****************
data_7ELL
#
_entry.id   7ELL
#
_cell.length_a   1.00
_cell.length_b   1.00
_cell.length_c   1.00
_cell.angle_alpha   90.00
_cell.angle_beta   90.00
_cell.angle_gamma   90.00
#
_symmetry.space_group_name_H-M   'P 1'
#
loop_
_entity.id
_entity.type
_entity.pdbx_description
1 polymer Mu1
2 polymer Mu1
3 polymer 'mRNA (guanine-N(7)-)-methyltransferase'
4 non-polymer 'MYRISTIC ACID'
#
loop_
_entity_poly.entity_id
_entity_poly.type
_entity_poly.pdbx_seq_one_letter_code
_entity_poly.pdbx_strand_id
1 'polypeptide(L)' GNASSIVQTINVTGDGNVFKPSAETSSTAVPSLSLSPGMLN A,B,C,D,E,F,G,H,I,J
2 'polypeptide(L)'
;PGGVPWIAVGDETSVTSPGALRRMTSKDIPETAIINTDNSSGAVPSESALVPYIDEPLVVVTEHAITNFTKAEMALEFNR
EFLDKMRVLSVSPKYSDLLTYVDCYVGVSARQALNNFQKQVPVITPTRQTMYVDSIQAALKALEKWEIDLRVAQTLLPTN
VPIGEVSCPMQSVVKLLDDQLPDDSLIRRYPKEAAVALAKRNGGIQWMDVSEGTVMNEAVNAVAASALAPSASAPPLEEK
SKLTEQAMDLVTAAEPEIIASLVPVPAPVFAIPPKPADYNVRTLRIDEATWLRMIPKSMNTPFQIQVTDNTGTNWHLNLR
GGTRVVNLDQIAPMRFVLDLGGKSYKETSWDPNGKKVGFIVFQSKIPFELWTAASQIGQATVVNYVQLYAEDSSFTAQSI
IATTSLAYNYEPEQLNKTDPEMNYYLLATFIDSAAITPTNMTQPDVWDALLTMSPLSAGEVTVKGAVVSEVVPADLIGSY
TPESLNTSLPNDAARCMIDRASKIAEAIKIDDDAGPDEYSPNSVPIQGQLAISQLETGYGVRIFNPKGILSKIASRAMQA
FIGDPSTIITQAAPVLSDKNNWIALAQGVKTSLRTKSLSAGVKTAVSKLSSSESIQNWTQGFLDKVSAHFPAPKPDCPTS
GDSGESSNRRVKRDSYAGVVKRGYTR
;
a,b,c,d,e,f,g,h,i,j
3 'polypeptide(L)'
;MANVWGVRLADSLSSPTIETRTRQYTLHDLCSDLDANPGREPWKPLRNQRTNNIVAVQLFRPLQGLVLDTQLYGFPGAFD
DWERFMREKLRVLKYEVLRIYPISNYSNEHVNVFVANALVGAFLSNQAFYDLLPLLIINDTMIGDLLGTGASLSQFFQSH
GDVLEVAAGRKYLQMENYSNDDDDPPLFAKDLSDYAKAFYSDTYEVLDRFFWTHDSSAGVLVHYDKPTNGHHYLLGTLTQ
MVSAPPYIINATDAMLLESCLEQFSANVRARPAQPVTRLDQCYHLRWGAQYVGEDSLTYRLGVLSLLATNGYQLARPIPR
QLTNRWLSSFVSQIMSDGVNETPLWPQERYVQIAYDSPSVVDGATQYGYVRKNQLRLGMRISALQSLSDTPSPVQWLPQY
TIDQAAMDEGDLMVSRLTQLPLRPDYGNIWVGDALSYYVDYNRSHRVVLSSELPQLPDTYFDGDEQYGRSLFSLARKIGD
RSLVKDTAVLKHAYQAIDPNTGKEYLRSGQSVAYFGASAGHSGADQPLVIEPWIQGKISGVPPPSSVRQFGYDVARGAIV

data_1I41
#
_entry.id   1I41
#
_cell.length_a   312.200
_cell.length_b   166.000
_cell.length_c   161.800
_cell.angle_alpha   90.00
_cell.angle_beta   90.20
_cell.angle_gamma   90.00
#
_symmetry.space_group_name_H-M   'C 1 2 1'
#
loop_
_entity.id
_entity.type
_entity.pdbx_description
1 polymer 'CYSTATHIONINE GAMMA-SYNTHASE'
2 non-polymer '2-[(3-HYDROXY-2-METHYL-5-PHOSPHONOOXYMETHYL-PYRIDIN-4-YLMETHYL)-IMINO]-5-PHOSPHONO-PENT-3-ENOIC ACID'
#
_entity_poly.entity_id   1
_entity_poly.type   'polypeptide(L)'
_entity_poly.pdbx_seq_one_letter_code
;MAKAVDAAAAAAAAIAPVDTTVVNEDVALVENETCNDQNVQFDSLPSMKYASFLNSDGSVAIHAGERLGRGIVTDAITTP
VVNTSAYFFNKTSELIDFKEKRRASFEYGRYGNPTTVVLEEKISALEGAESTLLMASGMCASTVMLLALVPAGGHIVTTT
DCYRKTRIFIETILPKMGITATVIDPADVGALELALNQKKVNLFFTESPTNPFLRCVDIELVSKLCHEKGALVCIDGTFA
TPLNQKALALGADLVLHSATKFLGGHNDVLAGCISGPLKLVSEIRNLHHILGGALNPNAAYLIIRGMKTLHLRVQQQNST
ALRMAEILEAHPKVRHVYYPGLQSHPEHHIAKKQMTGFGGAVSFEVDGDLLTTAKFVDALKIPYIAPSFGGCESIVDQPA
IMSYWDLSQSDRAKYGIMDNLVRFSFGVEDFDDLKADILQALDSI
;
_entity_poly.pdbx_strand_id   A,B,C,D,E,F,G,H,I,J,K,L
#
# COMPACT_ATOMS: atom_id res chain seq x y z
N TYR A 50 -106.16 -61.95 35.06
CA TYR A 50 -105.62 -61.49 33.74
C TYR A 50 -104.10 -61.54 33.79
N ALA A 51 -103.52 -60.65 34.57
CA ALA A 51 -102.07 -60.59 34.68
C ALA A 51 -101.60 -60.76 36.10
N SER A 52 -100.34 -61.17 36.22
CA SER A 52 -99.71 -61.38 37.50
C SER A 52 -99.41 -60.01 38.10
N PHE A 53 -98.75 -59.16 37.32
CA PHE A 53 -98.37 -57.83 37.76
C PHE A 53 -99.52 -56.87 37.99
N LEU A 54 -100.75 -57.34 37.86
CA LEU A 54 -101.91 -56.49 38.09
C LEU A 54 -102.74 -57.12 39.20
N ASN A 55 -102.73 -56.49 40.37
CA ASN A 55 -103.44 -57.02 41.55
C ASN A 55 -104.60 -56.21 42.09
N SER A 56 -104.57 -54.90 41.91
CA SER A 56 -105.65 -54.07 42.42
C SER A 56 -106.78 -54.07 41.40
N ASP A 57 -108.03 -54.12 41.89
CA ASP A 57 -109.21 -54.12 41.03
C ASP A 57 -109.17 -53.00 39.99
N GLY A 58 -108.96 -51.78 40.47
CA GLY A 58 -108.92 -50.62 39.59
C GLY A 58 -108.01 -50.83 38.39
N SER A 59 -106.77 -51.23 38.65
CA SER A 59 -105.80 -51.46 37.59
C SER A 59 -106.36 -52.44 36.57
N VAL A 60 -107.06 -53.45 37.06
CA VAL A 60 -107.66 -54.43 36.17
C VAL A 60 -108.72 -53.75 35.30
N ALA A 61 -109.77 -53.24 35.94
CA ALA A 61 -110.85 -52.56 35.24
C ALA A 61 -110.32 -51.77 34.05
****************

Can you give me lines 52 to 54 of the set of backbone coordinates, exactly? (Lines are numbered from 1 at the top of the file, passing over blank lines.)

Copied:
#
_cell.length_a   312.200
_cell.length_b   166.000